BIRMINGHAM, Ala. — Health officials fear Alabama's tough new law against illegal immigration could increase the risk of illnesses across the state because many Hispanic immigrants worried about arrest and deportation already have stopped seeking medical care at government clinics.
Waiting rooms that once were full at some county health clinics just a few weeks ago now have empty seats because Hispanic patients stopped showing up, said Dr. Jim McVay, a spokesman for the Alabama Department of Public Health.
While most health programs administered through the clinics are federally funded and aren't affected by the law, he said, many immigrants apparently don't know that. That has some leaders worried about a possible increase in illnesses that can spread through communities.
"I don't want to spread fear, but any time people are afraid to get medical care there are potential complications," he said Friday.
Gov. Robert Bentley's office doubts the department's claims. But McVay said the drop off in patients has been particularly noticeable in north Alabama, where thousands of Hispanic immigrants work side-by-side with Alabama-born employees in the region's poultry and agriculture industry.
The head of the state health agency predicted just such a scenario four years ago in warning against clamping down on illegal immigrants living in Alabama. State Health Officer Donald Williamson, a physician, said tougher rules aimed at saving the state money by limiting services to immigrants might also cause sick people to be afraid of seeking medical treatment for conditions including tuberculosis.
"Avoid erecting barriers that would prevent people from seeking services," he advised the Joint Patriotic Immigration Commission.
Now, Williamson's worries apparently have come true among immigrants.
"There's a fear factor, that people are out to get them," said McVay.
State health officials, in stressing the importance of making health care readily available, in the past have linked rising numbers of immigrants to additional cases of communicable diseases like chicken pox and tuberculosis, and they have said Hispanic women need access to prenatal care to prevent infant mortality.
Bentley, who signed the illegal immigration law, is a physician. His press secretary, Jennifer Ardis, was skeptical that fewer numbers of Hispanics are going to county clinics.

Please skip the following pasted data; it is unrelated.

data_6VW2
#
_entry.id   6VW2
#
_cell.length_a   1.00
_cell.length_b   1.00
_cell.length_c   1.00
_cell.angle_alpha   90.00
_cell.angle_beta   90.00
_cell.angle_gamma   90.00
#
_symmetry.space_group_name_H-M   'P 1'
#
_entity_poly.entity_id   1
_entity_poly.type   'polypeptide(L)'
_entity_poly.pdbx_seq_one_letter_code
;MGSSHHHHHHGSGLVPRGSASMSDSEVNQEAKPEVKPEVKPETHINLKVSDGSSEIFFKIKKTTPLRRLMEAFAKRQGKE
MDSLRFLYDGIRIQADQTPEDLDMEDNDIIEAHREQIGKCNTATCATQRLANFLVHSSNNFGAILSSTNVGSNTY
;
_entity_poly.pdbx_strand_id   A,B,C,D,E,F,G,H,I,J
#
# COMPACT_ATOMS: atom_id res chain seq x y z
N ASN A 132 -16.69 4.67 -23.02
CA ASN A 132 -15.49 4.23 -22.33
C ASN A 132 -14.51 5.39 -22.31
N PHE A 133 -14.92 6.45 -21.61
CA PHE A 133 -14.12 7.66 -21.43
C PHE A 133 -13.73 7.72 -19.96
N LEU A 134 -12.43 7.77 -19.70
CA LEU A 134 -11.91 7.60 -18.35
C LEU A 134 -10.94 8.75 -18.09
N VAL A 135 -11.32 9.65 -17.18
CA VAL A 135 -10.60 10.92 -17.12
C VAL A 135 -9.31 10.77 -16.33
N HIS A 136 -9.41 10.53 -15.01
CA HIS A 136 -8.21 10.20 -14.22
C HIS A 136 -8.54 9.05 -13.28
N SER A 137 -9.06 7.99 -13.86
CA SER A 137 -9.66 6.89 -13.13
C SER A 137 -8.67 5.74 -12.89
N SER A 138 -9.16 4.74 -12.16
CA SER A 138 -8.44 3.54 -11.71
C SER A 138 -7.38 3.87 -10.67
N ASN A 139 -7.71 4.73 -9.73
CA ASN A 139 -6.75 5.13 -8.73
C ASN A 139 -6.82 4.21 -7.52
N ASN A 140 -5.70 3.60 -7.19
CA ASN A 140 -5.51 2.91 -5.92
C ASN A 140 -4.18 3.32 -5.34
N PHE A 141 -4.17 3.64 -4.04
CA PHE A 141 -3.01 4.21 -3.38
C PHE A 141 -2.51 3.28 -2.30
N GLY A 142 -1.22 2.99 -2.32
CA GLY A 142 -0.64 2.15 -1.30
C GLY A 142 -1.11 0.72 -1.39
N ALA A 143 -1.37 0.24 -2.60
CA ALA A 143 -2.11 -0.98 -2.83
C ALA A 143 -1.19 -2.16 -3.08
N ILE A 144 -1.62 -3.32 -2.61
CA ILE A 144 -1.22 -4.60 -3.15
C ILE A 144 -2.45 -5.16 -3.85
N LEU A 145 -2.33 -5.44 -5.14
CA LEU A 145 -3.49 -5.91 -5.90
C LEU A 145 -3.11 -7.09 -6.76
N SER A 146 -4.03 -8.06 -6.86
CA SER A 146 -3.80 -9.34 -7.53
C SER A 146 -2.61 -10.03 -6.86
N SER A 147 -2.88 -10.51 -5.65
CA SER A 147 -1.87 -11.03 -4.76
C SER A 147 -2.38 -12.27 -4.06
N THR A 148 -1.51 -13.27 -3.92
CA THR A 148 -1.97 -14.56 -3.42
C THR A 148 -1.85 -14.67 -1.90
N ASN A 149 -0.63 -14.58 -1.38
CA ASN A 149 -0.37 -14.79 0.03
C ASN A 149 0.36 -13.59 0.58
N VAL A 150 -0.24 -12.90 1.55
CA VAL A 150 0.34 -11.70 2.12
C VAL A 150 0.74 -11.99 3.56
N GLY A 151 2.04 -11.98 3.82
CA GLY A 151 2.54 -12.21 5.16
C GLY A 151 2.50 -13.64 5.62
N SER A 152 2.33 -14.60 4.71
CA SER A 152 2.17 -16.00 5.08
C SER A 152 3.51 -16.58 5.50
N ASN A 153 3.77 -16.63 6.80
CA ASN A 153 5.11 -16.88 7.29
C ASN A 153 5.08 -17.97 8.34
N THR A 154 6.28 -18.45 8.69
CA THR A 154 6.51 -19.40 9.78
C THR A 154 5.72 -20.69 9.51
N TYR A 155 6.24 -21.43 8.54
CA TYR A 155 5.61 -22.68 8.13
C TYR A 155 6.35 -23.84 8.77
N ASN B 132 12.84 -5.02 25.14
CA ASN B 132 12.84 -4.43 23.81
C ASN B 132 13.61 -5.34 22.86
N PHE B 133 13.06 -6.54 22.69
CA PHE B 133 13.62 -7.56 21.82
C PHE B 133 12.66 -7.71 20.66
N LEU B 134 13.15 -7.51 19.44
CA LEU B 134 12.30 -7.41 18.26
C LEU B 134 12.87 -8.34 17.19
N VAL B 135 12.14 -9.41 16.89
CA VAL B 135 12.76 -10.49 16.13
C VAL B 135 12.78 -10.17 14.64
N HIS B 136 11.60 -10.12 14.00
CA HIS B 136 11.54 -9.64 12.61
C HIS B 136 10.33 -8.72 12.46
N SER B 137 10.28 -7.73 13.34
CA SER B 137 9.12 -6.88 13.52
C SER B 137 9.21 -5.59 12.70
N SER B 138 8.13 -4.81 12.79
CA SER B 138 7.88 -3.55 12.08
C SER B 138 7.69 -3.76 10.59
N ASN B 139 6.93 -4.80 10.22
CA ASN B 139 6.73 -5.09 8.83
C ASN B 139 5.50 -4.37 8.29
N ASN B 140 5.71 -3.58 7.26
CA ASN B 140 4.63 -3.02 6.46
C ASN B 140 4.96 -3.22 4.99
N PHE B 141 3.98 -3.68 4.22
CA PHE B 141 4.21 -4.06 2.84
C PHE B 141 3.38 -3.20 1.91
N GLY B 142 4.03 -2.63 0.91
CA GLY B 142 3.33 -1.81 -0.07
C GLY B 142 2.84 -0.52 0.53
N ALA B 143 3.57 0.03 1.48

"The Department of Public Health doesn't track the ethnicity of individuals seeking treatment at county health clinics," she said. "There are no facts to support any anecdotal story of a decrease or why it may have occurred. Anyone in need of health care should not hesitate to seek it in Alabama."
Supporters of the new law say it's designed to create jobs for Alabamians and drive down costs for services including health care. While studies have shown illegal immigrants are less likely to have health insurance than citizens and are more likely to rely on government clinics and hospital emergency rooms for care, federal regulations generally bar hospitals from reporting information on patients' citizenship status so the impact of illegal immigrants is difficult to gauge.
The Congressional Budget Office said the federal government provided states with $750 million over three years ending in 2008 to pay hospitals for emergency health care for illegal immigrants, but it couldn't come up with a total cost of providing medical services for people living in the country illegally. Alabama was among the states that received money through the program.
The law is affecting the public health community aside from concerns over the spread of illness.
Fearful that state workers could be prosecuted under part of the law that bars illegal immigrants from conducting business with the state, the Health Department imposed a two-week moratorium on permits for septic tanks, restaurants, food processors and temporary food operations after a federal judge cleared the way for sections of the law to take effect on Sept. 29, said Pres Allinder, director of environmental services for the state agency.
The department temporarily waived permitting regulations for dozens of companies and individuals during the shutdown rather than bring operations to a halt, he said.
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"If we give a permit to an illegal, knowing or unknowingly, we have committed a Class C felony," Allinder said. "It was an inconvenience for the citizens of Alabama and it was a problem for us, but it was a good thing to do. Our people could have faced felonies."
State permitting procedures are back to normal now, he said, but the agency is now requiring proof of citizenship for anyone seeking a health permit for a bakery, restaurant or store. While such proof wasn't previously required, Allinder said he isn't worried that the new regulation will create more work for inspectors by driving some operations underground.
"We fight that battle daily. We're constantly on the lookout for illegal operations," he said.